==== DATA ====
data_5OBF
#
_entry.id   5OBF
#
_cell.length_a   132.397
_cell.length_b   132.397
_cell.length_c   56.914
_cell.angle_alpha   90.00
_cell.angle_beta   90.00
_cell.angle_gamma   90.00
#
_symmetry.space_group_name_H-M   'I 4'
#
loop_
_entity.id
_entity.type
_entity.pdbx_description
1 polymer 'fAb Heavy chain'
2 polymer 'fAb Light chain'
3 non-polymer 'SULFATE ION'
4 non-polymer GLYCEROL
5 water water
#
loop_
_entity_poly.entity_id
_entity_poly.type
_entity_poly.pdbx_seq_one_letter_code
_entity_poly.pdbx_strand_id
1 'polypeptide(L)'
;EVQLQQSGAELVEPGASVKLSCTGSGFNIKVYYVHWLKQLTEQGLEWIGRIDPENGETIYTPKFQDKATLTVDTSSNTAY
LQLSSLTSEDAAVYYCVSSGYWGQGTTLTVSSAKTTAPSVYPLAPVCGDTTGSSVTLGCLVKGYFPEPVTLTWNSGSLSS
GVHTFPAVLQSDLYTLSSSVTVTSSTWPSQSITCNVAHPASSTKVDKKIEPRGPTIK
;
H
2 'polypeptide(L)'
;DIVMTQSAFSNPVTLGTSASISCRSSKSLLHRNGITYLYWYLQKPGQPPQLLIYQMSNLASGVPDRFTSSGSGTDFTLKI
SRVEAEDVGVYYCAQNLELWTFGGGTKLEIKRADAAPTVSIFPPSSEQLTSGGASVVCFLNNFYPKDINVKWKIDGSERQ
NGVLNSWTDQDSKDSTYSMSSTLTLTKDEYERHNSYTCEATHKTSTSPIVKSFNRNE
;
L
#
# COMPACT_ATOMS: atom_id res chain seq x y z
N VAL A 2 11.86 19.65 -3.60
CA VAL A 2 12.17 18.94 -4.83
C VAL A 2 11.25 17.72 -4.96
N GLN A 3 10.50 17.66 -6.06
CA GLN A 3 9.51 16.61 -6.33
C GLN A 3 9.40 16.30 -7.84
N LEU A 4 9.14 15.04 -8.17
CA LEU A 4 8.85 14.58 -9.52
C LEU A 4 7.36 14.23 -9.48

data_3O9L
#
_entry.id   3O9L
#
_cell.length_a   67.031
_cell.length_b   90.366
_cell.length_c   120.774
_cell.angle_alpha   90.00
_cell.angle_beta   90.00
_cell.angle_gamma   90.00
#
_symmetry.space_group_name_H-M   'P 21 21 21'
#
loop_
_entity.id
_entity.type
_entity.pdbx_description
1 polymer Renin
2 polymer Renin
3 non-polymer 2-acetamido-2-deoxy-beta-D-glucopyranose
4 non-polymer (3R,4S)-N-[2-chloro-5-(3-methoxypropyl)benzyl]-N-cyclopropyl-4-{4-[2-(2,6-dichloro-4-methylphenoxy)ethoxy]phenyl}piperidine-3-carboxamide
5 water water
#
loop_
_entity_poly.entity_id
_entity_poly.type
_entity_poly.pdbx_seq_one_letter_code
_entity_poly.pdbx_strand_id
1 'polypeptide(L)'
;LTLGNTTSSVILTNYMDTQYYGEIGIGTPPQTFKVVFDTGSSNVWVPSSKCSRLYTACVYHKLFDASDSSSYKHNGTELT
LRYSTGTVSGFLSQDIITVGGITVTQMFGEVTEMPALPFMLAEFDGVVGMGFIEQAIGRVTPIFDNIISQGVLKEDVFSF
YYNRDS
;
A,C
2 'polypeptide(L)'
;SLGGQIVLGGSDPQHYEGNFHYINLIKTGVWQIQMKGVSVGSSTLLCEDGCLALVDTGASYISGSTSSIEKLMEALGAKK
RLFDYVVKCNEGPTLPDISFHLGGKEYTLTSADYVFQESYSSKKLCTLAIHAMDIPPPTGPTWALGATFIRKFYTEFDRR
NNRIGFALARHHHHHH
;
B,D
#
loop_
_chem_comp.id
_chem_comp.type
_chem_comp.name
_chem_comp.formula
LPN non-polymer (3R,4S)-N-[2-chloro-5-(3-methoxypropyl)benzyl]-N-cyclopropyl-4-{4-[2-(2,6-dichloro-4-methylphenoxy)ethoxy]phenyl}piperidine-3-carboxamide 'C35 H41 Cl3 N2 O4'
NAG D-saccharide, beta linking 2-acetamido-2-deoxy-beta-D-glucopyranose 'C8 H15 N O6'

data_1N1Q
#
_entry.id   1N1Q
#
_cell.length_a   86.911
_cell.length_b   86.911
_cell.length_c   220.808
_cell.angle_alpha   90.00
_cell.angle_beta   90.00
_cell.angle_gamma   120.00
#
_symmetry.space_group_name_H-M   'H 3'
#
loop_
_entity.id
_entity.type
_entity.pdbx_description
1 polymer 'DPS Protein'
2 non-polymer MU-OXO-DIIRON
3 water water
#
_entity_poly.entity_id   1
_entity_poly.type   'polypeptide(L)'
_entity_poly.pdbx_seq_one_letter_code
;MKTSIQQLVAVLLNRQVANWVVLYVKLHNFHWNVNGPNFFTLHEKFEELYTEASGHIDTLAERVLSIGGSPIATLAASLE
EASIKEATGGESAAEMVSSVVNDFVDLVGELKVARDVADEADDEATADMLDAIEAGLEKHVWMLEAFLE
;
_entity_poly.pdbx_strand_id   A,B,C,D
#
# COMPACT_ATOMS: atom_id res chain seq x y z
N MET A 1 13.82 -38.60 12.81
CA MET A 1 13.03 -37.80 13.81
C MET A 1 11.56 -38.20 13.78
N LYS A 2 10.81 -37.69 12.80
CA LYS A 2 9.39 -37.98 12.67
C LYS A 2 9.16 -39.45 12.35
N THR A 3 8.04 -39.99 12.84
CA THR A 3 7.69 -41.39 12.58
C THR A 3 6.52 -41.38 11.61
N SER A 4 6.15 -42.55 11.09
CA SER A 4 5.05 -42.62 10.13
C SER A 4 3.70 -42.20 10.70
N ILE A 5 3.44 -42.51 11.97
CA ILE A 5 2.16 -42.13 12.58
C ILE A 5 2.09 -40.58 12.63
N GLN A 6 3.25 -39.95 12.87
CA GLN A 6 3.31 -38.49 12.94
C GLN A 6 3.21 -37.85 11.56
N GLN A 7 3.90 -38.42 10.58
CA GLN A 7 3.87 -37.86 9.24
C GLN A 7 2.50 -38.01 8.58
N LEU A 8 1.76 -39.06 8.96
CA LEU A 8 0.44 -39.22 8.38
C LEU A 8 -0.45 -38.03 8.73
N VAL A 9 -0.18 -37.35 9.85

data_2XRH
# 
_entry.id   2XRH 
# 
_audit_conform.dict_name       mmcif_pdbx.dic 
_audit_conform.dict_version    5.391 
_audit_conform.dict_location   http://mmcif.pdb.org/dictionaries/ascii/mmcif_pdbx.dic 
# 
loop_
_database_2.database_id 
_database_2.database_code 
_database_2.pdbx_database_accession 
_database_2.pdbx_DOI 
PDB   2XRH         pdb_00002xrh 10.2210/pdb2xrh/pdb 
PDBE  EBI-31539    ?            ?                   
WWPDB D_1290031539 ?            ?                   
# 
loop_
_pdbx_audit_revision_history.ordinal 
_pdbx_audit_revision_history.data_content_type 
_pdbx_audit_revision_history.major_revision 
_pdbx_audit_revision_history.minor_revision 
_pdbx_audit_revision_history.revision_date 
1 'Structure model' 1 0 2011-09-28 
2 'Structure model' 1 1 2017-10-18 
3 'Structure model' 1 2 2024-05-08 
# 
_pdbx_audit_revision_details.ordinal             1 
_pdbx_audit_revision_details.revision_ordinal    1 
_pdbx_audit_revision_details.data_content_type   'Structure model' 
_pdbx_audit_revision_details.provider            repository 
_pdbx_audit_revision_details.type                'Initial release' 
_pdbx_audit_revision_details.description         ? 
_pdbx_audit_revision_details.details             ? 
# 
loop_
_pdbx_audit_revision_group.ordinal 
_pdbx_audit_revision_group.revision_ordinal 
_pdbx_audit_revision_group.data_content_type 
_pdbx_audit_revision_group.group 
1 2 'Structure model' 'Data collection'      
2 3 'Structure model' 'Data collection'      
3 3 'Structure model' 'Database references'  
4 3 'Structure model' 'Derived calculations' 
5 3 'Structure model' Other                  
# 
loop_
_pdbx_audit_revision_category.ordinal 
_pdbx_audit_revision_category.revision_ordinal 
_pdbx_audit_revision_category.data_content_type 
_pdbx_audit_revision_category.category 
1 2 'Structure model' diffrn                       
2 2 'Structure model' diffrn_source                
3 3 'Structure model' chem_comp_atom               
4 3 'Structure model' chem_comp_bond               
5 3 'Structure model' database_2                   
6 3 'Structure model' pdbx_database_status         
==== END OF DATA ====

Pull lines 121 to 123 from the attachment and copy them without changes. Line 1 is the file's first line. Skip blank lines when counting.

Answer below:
_entity_poly.entity_id   1
_entity_poly.type   'polypeptide(L)'
_entity_poly.pdbx_seq_one_letter_code